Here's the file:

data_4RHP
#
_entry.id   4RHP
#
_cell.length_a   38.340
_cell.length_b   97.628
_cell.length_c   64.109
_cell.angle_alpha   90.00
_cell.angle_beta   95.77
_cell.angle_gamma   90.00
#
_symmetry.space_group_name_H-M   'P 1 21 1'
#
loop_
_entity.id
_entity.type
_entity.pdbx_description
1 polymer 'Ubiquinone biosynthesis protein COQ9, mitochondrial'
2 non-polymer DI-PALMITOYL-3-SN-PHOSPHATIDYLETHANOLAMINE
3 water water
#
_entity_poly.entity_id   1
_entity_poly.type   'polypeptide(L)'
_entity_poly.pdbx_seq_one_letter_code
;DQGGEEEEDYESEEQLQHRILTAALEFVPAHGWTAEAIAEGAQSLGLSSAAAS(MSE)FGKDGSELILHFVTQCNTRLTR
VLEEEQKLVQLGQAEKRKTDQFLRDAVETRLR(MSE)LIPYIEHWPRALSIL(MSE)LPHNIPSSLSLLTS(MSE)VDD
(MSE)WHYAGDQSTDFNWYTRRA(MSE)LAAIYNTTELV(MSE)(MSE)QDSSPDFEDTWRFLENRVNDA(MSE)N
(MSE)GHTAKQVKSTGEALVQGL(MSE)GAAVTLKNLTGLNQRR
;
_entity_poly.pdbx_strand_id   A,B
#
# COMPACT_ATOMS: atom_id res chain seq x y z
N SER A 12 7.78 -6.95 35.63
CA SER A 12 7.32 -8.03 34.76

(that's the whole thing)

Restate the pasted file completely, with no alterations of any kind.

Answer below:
data_4RHP
#
_entry.id   4RHP
#
_cell.length_a   38.340
_cell.length_b   97.628
_cell.length_c   64.109
_cell.angle_alpha   90.00
_cell.angle_beta   95.77
_cell.angle_gamma   90.00
#
_symmetry.space_group_name_H-M   'P 1 21 1'
#
loop_
_entity.id
_entity.type
_entity.pdbx_description
1 polymer 'Ubiquinone biosynthesis protein COQ9, mitochondrial'
2 non-polymer DI-PALMITOYL-3-SN-PHOSPHATIDYLETHANOLAMINE
3 water water
#
_entity_poly.entity_id   1
_entity_poly.type   'polypeptide(L)'
_entity_poly.pdbx_seq_one_letter_code
;DQGGEEEEDYESEEQLQHRILTAALEFVPAHGWTAEAIAEGAQSLGLSSAAAS(MSE)FGKDGSELILHFVTQCNTRLTR
VLEEEQKLVQLGQAEKRKTDQFLRDAVETRLR(MSE)LIPYIEHWPRALSIL(MSE)LPHNIPSSLSLLTS(MSE)VDD
(MSE)WHYAGDQSTDFNWYTRRA(MSE)LAAIYNTTELV(MSE)(MSE)QDSSPDFEDTWRFLENRVNDA(MSE)N
(MSE)GHTAKQVKSTGEALVQGL(MSE)GAAVTLKNLTGLNQRR
;
_entity_poly.pdbx_strand_id   A,B
#
# COMPACT_ATOMS: atom_id res chain seq x y z
N SER A 12 7.78 -6.95 35.63
CA SER A 12 7.32 -8.03 34.76